We’ve gone from molecules to atoms to nuclei, so why not talk about particles too? Well, it’s a bigger can of worms. Yes, there are the well-known particles like electrons and protons that are pretty easy to talk about—and are readily represented by entities in the Wolfram Language. But then there’s a zoo of other particles. Some of them—just like nuclei—are pretty easy to characterize. You can basically say things like: “it’s a particular excited state of a charm-quark-anti-charm-quark system” or some such. But in particle physics one’s dealing with quantum field theory, not just quantum mechanics. And one can’t just “count elementary particles”; one also has to deal with the possibility of virtual particles and so on. And in the end the question of what kinds of particles can exist is a very complicated one—rife with computational irreducibility. (For example, what stable states there can be of the gluon field is a much more elaborate version of something like the tiling problem I mentioned in connection with melting points.)

Maybe one day we’ll have a complete theory of fundamental physics. And maybe it’ll even be simple. But exciting as that will be, it’s not going to help much here. Because computational irreducibility means that there’s essentially an irreducible distance between what’s underneath, and what phenomena emerge.

And in creating a language to describe the world, we need to talk in terms of things that can actually be observed and computed about. We need to pay attention to the basic physics—not least so we can avoid setups that will lead to confusion later. But we also need to pay attention to the actual history of science, and actual things that have been measured. Yes, there are, for example, an infinite number of possible isotopes. But for an awful lot of purposes it’s perfectly useful just to set up entities for ones that are known.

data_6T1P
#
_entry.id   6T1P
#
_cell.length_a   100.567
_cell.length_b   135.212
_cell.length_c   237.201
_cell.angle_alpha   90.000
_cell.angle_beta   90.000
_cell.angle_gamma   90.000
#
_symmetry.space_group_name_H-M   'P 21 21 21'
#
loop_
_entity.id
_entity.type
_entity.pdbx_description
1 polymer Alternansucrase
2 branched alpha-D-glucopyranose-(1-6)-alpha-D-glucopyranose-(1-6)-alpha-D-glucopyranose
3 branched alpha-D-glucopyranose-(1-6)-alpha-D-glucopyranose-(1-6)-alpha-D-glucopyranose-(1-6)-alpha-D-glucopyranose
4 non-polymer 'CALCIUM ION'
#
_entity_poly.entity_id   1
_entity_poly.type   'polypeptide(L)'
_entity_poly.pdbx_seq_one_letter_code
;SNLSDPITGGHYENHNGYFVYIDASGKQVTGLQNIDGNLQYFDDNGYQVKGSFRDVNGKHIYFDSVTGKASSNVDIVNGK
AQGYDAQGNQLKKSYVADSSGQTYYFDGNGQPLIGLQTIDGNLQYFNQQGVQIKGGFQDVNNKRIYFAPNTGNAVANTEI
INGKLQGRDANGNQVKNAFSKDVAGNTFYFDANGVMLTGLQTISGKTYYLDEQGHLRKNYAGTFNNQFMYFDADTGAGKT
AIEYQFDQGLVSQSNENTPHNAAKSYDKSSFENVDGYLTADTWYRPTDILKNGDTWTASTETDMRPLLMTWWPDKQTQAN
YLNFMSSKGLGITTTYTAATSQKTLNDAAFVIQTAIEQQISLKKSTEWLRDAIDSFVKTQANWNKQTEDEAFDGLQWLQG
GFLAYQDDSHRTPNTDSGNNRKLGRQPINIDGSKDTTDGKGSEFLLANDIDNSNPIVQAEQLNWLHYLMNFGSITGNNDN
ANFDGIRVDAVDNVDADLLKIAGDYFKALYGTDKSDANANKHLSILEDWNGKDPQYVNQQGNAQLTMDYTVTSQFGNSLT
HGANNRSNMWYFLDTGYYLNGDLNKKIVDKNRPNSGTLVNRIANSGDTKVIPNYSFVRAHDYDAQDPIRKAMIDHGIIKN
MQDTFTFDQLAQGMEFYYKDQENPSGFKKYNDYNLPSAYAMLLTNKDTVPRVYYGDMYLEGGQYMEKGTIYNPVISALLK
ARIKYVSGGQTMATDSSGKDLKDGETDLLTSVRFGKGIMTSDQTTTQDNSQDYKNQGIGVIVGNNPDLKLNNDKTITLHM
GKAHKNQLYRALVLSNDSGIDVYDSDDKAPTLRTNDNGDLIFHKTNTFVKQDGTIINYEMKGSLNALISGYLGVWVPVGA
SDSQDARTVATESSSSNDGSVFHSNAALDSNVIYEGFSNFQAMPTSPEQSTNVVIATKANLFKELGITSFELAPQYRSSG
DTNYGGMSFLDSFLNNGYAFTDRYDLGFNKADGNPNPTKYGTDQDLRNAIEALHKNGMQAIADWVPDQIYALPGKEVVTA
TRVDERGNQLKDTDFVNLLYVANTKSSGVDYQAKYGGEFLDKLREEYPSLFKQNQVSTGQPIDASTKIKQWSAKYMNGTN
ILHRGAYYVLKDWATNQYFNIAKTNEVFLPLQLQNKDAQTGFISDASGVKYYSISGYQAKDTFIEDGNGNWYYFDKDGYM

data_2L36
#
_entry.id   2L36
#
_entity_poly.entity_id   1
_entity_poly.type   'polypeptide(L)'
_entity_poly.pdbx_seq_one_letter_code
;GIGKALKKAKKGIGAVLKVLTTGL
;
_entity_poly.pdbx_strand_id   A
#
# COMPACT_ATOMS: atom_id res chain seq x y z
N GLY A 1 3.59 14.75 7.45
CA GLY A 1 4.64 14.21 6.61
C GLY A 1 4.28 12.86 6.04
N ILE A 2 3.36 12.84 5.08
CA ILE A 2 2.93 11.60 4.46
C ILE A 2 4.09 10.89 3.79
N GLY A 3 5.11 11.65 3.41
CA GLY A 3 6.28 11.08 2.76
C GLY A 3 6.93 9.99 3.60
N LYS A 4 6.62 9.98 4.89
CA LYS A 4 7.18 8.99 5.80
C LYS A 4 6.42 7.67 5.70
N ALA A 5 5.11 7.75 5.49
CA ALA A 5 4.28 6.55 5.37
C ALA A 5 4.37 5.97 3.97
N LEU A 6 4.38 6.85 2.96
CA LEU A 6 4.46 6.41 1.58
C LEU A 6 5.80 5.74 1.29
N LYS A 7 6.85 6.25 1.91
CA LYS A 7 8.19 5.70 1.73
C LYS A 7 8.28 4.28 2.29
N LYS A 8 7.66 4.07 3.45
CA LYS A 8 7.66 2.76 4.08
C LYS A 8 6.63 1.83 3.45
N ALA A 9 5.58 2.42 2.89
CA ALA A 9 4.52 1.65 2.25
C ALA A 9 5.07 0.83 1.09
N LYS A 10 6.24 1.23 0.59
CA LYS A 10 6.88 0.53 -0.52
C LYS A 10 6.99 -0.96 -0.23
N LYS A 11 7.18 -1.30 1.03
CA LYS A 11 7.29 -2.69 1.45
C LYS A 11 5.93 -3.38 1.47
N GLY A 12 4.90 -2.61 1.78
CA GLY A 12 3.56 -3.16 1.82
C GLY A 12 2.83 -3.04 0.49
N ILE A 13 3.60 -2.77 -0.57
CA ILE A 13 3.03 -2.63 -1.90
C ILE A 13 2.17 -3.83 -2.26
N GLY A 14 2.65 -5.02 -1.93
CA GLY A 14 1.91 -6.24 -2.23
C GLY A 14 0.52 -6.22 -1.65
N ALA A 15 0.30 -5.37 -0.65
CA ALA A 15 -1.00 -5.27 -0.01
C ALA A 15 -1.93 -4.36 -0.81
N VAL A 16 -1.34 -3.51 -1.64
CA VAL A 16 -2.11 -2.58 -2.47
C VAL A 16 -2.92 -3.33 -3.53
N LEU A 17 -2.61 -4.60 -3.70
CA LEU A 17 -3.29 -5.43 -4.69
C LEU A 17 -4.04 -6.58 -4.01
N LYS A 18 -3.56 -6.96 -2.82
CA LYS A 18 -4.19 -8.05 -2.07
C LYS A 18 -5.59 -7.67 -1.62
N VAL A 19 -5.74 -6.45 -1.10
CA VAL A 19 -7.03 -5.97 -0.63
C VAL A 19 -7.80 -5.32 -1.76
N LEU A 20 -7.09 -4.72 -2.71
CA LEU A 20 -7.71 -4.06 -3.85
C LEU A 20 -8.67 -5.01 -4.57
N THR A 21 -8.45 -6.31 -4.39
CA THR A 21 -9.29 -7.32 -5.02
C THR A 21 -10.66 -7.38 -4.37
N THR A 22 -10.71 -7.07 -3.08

But is it the same in chemistry? In nuclear physics, we think we know all the reasonably stable isotopes that exist—so any additional and exotic ones will be very short-lived, and therefore probably not important in practical nuclear processes. But it’s a different story in chemistry. There are tens of millions of chemicals that people have studied (and, for example, put into papers or patents). And there’s really no limit on the molecules that one might want to consider, and that might be useful.

But, OK, so how can we refer to all these potential molecules? Well, in a first approximation we can specify their chemical structures, by giving graphs in which every node is an atom, and every edge is a bond.

What really is a “bond”? While it’s incredibly useful in practical chemistry, it’s at some level a mushy concept—some kind of semiclassical approximation to a full quantum mechanical story. There are some standard extra bits: double bonds, ionization states, etc. But in practice chemistry is very successfully done just by characterizing molecular structures by appropriately labeled graphs of atoms and bonds.